BOOK REVIEWS

My Baby Sister Is a Preemie (Helping Kids Heal) Reviews

UPDATE TIME: 2017-08-15 
Review Score: 5 out of 5 star From 8 user ratings
ISBN:B0032UPUSC
LANGUAGE:English

"We struggled to explain the circumstances around our adoption of a 27 week preemie to our 5 1/2 year old, including the fact that he would be in a newborn ICU for several months before coming home. With fantastic illustrations and clear, easy to understand prose, this book is an incredible support to parents struggling to explain prematurity to young children. The book does not sugar coat, but presents facts and images in clear, simple to understand ways that are reassuring and validating. Although our family circumstances are very different from the family depicted in this book (we're lesbian moms adopting our third child, a son), my son instantly connected with the young protagonist. Although the book has a slight religious overtone, religion is treated very briefly and respectfully and should not turn off families who are either not religious or of another religion from the family in the book. All in all, this book is a wonderful tool for parents struggling to explain a complex and challenging situation to their young children, and I strongly recommend it." said.

"A half a million babies are born premature each year, yet there are next to no picture books available about preemies. That's why "My Baby Sister is a Preemie" by Neonatal Intensive Care Unit (NICU) nurse Diana M. Amadeo is so special.

One family's story is told through the eyes of Sarah, a young girl of about seven or eight. One morning she wakes up to find her aunt in her bedroom. "Your mommy went into labor," the aunt says. "Her body wants to have the baby. But it's a little too early. The doctors will try some medicine to keep the baby inside."

Later that day, Sarah's father picks her up from school and tells her she now has a baby sister named Amy. The baby, he says, was born early and is very sick. When Amy visits her sister at the hospital, she's in a clear box called an incubator and has lots of wires and tubes on her body. She's smaller than Sarah's doll. A nurse explains the incubator keeps Amy warm and that a special machine helps her to breathe. She also shows Sarah a tube in Amy's arm that gives the baby fluids.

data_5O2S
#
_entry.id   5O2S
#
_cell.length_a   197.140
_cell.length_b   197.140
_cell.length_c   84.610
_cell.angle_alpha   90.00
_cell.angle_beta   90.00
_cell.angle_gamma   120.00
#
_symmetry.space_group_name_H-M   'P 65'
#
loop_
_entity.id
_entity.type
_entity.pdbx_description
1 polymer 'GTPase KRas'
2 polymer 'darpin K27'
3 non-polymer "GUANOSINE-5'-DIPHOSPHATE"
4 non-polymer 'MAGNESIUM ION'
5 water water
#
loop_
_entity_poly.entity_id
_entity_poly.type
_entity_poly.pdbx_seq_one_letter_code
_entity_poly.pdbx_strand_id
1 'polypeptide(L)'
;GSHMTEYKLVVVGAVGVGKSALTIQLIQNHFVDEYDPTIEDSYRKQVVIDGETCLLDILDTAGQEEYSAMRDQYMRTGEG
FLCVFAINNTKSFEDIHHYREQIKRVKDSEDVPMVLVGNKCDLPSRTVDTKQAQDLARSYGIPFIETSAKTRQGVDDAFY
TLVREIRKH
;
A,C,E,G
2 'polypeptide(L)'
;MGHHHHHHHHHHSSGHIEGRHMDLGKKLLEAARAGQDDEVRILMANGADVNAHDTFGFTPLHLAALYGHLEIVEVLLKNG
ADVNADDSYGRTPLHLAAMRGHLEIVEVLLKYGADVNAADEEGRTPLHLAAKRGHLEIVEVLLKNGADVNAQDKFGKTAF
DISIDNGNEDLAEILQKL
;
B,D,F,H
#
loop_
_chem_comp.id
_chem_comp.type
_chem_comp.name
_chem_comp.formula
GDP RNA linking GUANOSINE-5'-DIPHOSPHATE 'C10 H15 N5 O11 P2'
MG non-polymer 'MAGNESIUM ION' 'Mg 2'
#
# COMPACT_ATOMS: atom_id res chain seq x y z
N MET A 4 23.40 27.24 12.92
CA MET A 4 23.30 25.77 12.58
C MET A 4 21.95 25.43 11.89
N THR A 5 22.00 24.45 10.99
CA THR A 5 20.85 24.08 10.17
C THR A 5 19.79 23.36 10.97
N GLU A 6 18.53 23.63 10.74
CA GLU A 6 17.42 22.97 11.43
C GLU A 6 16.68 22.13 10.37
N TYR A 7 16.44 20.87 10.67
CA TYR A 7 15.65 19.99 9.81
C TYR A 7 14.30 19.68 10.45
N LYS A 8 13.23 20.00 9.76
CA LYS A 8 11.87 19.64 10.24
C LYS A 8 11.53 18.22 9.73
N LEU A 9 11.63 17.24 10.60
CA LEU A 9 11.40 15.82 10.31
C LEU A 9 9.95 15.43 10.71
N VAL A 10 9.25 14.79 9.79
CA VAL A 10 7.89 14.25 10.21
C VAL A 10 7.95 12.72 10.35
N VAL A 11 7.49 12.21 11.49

Things are different now that Amy is born. Sarah's mother spends much of the day at the hospital, and when she's home, she behaves differently. Sarah's mother confesses she's afraid. Sarah asks if Amy is going to die and her mother says, "I don't know....[But] pray for Amy. God is with baby Amy just like he's with us here at home."

Some time passes, and one day Sarah's parents seem happier. Amy is doing better and Sarah can visit her again. Amy looks bigger and has fewer wires attached to her. She has a tube in her throat for feedings, though, as well as wires leading to a monitor that show her breathing and heartbeat. Sarah gets to hold Amy, even so, and notes that she's lighter than her dolls.

The book closes with the idea that Amy will soon gain a little more weight and come home from the hospital. Sarah prays: "Thank you, God, for being with Amy - even in her little box."